The company policy was pretty straightforward. Each employee had the technology to work remotely. If the office was going to be closed due to inclement weather or other emergency, employees were to work from home during what would be regular office hours. All in all, it was a reasonable expectation, especially in a time when every employee should have had home internet service.
Well, not everyone. An executive with the company posted on social media that the building was closed. He had made some hot chocolate, put his feet up, and turned on some reality TV. He would be back, ‘diligent as ever’, tomorrow.
In other words, while every other employee was hard at work obeying the company policy, the executive decided to have a snow day. Since he knew he was connected on social media to many of his employees, one could guess he didn’t really care what the reaction would be. The reaction, by the way, was far from positive.
Nobody commented on the post, at least in a negative manner. That would have been the same as career suicide. However, the talk in the office from those who had read the post and shared it with others expressed shock, dismay, and anger that the executive felt he didn’t have to follow the same rules as everyone else. The executive didn’t seem to notice, though, as he was involved in too many ‘important matters’.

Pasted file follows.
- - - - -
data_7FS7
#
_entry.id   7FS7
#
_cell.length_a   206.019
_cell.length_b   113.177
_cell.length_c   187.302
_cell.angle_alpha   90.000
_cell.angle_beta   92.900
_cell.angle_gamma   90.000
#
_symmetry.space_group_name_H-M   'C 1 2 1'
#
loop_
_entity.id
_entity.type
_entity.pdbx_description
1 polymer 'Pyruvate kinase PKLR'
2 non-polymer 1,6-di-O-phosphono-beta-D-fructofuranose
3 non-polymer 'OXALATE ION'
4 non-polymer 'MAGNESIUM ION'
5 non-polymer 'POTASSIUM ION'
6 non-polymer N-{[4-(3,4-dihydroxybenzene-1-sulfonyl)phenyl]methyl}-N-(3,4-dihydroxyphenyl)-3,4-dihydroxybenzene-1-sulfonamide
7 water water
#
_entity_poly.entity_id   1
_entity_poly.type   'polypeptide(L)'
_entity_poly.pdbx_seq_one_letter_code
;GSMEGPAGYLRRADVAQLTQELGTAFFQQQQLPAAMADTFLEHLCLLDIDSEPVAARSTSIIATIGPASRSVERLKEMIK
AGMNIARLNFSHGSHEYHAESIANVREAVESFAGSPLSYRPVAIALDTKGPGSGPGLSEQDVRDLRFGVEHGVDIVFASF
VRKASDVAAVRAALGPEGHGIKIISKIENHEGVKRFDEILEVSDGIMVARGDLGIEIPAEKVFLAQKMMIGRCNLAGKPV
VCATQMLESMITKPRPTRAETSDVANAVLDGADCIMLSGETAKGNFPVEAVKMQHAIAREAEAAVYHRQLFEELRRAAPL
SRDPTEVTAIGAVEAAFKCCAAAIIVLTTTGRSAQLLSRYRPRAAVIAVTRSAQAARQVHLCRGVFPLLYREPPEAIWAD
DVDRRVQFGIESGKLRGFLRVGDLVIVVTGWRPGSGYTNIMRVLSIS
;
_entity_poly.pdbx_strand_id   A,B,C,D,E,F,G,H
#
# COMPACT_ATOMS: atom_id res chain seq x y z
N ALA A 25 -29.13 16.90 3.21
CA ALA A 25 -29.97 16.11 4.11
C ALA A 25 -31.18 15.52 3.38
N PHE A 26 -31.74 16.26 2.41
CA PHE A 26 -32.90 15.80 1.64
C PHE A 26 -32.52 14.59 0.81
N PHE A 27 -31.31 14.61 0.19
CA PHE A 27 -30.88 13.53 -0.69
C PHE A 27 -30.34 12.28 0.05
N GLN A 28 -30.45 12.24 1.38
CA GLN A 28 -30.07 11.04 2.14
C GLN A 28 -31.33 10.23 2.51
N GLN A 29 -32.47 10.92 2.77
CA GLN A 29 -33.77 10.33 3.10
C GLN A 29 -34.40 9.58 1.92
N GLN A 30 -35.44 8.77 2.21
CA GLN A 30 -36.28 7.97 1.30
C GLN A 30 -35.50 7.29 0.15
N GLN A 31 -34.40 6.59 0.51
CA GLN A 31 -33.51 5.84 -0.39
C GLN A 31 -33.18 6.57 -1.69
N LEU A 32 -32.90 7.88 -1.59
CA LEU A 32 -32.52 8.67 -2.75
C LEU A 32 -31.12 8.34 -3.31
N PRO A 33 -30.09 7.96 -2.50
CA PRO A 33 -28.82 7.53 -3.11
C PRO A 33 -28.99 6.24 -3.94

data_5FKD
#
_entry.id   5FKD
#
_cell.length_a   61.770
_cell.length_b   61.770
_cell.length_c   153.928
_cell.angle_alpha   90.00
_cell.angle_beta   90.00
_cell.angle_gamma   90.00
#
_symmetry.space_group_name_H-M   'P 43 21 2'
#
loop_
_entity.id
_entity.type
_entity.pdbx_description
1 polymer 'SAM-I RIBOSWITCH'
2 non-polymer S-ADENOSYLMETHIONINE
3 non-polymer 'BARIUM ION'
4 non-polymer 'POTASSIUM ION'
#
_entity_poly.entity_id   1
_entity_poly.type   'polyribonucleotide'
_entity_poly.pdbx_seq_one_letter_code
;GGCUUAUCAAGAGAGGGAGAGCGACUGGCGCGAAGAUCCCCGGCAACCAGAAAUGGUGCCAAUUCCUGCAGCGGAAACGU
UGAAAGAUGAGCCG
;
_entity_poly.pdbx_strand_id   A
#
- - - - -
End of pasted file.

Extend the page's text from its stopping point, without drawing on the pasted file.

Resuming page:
We all would love a snow day. The thought of getting paid for reading a good book or binge watching that long-anticipated series is irresistible. For many of us, it remains a distant dream. There are no snow days. There are days where we plug into work, and put in our eight or more hours.
Unless you are an executive. Then you can not only take a snow day but also brag about it on social media, caring little about the reactions of those who read your post.
What message does that send to your employees? First, that the rules are different for you. Second, the consequences of that decision don’t matter to you. Third, you care more for your own comfort than for the good of the company.
You cannot tell your employees to give their all for the company’s profitability and you yourself not do the same. You cannot expect your employees to live up to a greater standard of behavior than you, as the leader, portray. You cannot expect that your behavior won’t have ripples through the productivity and engagement of your employees.
If you do, the landscape isn’t the only thing that is getting a snow job.